HomeMediaBread And Circuses: Sports Events Account For All But Six Of The Top 100 Telecasts Of 2022
Bread And Circuses: Sports Events Account For All But Six Of The Top 100 Telecasts Of 2022
February 9, 2023
Sports continued to show why they are the most valuable programming on television in 2022, making another strong statement at a time when the entertainment industry faces challenges with attracting viewers to scripted programming.
The NFL and college football continued to draw the most viewers of any form of programming as viewers watched sports in record numbers. Overall, sports accounted for 94 of the 100 most-watched telecasts for the year. That was down just one number from last year, but up from 75 during the election-heavy 2020 docket, and from 92 telecasts in 2019.
The NFL put a record number of telecasts in the top 100 in 2022, with a stunning 82 games cracking the list. That figure is up from 75 in 2021, 72 in 2020 and 78 in 2019. Those numbers came even as the league’s “Thursday Night Football” package moved from linear television to Amazon this season. No Amazon “TNF” games cracked TV’s top 100 in 2022. In comparison, six of the Fox/NFL Network “TNF” games in 2021 made the top 100.
Showing its growing strength, college football was No. 2 in terms of sports in the top 100 with five games, led by last season’s Georgia-Alabama title game. That impressive showing fueled the desire by college conferences to expand the football playoff format, which will grow to 12 teams in the 2024-25 season.
Facing time zone challenges and coming only a few months after the COVID-delayed Tokyo Summer Games, the Olympics put a record low number of telecasts into the top 100 last year, with only two nights from the Beijing Winter Games making an appearance (the opening ceremony, and Night 11, which piggybacked off the Super Bowl).
Four years ago, the Pyeongchang Winter Games had 12 nights in the top 100. In 2021, the Tokyo Summer Games had 11 nights in the top 100. While the record low number in 2022 will cause many to question the strength of Olympic programming, NBC executives expect to regain their Olympics ratings mojo during next year’s event from Paris.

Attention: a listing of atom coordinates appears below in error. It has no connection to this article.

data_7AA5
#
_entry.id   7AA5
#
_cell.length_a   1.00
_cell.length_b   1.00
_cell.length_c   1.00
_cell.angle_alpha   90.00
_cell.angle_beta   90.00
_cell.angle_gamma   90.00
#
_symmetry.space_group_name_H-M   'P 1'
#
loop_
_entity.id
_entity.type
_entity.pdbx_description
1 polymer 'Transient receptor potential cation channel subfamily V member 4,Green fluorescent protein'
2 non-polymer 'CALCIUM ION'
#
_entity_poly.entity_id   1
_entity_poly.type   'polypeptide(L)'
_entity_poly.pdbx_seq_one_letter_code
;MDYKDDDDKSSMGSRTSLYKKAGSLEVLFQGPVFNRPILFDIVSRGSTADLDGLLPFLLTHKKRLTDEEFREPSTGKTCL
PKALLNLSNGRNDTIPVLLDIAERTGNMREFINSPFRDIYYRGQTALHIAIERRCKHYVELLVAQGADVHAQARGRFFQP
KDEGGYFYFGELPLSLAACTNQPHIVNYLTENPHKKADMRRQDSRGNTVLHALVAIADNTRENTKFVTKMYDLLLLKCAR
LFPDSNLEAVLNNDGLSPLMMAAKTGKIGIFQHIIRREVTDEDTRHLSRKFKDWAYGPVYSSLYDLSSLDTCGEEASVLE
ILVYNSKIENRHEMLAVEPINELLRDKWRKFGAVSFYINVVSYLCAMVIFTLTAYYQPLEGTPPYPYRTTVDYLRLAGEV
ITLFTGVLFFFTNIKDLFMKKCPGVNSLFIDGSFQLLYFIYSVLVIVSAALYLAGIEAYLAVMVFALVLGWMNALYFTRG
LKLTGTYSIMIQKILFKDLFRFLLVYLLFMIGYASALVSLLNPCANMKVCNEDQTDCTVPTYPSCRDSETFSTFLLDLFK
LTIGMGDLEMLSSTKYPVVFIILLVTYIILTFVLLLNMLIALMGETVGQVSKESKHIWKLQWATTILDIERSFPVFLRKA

The NFL’s popularity kept the NBA or MLB off the top 100 for the third straight year, including the NBA Finals and the World Series. However, soccer and college basketball did make the cut. The FIFA World Cup and March Madness joined the Olympics with two telecasts apiece. The one sports outlier was the Kentucky Derby, which returned to the top 100 for the first time since 2019.
Entertainment continues to lose its influence on the linear TV business. For the second consecutive year — and second time in history — not one scripted TV show made the top 100.
The Academy Awards made its way back to the list last year following a 2021 when no entertainment awards shows cracked the top 100. The Macy’s Thanksgiving Day Parade was another non-sports program on the list.
Four political telecasts were among the Top 100: The “megacast” of President Biden’s State of the Union address, two telecasts from the Jan. 6 congressional hearings, and an address to Congress from Ukraine President Volodymyr Zelensky.
Even without NFL, sports dominates
Even if the NFL were to disappear, sports would continue to have a dominant position among the 50 most-watched telecasts of the year.
The Beijing Winter Games and college football would each have eight telecasts, while the NBA Finals and World Series would each place six games on the list. March Madness would have five games on the non-NFL chart, and the FIFA World Cup would have four. The only other sports event would be the Kentucky Derby.
No majors from tennis or golf would have made the top 50, minus the NFL, nor would any hockey events. Despite one of the strongest years ever for women’s sports, no women-led telecast would crack the list either. Even the NCAA women’s basketball championship, which saw South Carolina-UConn deliver the game’s best audience since 2004, would be around 6 million viewers short of cracking a non-NFL top 50.
Beyond sports, political telecasts would place seven broadcasts on the list (five from the Jan. 6 House Committee hearings). Then there would be Rockin’ New Year’s Eve (ABC), an episode of “60 Minutes” piggybacking off the NFL playoffs, the National Dog Show on Thanksgiving, the Oscars and the Macy’s Thanksgiving Day Parade.